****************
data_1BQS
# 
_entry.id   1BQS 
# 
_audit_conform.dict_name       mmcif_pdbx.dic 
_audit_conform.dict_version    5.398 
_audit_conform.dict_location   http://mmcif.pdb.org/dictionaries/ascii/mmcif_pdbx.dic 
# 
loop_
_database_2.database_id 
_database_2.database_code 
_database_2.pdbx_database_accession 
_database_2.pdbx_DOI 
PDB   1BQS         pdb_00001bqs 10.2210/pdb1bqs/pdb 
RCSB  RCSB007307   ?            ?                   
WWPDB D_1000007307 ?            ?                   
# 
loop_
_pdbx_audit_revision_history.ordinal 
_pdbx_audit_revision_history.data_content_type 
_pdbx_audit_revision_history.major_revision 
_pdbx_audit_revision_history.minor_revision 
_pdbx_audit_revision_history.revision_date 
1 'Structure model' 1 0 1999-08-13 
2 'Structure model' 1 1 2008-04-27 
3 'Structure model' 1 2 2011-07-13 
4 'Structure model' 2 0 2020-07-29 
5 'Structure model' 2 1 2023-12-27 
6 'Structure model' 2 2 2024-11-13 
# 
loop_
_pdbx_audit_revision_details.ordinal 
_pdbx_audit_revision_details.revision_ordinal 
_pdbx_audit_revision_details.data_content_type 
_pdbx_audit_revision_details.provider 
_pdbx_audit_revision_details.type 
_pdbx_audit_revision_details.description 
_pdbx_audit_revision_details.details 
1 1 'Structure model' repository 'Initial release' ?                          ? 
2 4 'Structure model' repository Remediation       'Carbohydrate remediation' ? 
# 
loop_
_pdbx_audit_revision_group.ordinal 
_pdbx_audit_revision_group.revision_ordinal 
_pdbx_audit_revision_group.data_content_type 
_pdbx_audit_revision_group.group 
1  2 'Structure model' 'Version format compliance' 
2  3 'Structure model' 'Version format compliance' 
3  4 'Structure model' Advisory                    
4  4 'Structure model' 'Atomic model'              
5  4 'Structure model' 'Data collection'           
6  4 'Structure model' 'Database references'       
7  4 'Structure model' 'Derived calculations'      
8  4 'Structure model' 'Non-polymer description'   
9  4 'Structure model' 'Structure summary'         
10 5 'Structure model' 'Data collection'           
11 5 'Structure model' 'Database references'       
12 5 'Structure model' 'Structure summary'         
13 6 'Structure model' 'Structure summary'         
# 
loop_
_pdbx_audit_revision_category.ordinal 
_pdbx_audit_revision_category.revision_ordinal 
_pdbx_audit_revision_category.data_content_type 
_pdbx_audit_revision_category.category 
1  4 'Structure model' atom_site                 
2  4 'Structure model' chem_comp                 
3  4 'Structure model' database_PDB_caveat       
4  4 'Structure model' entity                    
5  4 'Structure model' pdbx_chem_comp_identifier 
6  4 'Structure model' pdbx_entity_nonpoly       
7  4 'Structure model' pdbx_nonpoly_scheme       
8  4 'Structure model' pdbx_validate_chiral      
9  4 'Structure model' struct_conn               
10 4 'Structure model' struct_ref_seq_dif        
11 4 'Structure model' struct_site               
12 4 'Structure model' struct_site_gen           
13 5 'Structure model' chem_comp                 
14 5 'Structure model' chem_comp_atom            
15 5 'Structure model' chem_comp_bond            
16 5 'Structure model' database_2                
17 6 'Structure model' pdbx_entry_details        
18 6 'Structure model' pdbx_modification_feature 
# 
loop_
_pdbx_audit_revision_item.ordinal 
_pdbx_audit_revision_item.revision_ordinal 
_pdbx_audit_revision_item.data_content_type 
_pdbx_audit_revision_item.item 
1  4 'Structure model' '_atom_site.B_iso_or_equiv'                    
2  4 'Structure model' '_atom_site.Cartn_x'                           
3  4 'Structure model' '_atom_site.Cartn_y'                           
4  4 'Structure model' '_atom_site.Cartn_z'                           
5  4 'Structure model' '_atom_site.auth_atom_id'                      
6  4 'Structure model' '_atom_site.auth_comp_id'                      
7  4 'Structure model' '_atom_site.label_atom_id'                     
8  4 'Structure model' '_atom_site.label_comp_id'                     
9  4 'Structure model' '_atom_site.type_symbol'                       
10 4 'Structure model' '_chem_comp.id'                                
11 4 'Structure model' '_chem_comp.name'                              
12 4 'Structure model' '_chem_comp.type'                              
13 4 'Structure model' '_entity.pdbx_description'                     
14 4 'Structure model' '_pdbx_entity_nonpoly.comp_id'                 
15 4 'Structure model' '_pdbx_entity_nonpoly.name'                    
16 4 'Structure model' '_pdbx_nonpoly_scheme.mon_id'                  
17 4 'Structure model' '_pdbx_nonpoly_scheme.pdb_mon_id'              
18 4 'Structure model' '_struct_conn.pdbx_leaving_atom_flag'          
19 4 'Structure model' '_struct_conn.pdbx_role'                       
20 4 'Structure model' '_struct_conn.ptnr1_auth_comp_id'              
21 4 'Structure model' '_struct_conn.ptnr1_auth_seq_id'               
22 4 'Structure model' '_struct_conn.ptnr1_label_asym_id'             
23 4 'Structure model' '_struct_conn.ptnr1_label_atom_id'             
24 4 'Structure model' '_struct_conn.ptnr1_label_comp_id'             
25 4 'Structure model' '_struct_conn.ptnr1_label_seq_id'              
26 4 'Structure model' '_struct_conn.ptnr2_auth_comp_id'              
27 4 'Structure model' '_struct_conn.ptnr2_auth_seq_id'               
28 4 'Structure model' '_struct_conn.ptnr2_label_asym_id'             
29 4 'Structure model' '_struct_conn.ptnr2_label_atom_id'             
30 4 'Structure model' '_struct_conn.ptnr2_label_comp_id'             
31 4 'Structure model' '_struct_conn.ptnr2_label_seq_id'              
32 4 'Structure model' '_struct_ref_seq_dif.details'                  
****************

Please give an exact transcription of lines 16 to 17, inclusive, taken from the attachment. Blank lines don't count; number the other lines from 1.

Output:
WWPDB D_1000007307 ?            ?                   
# 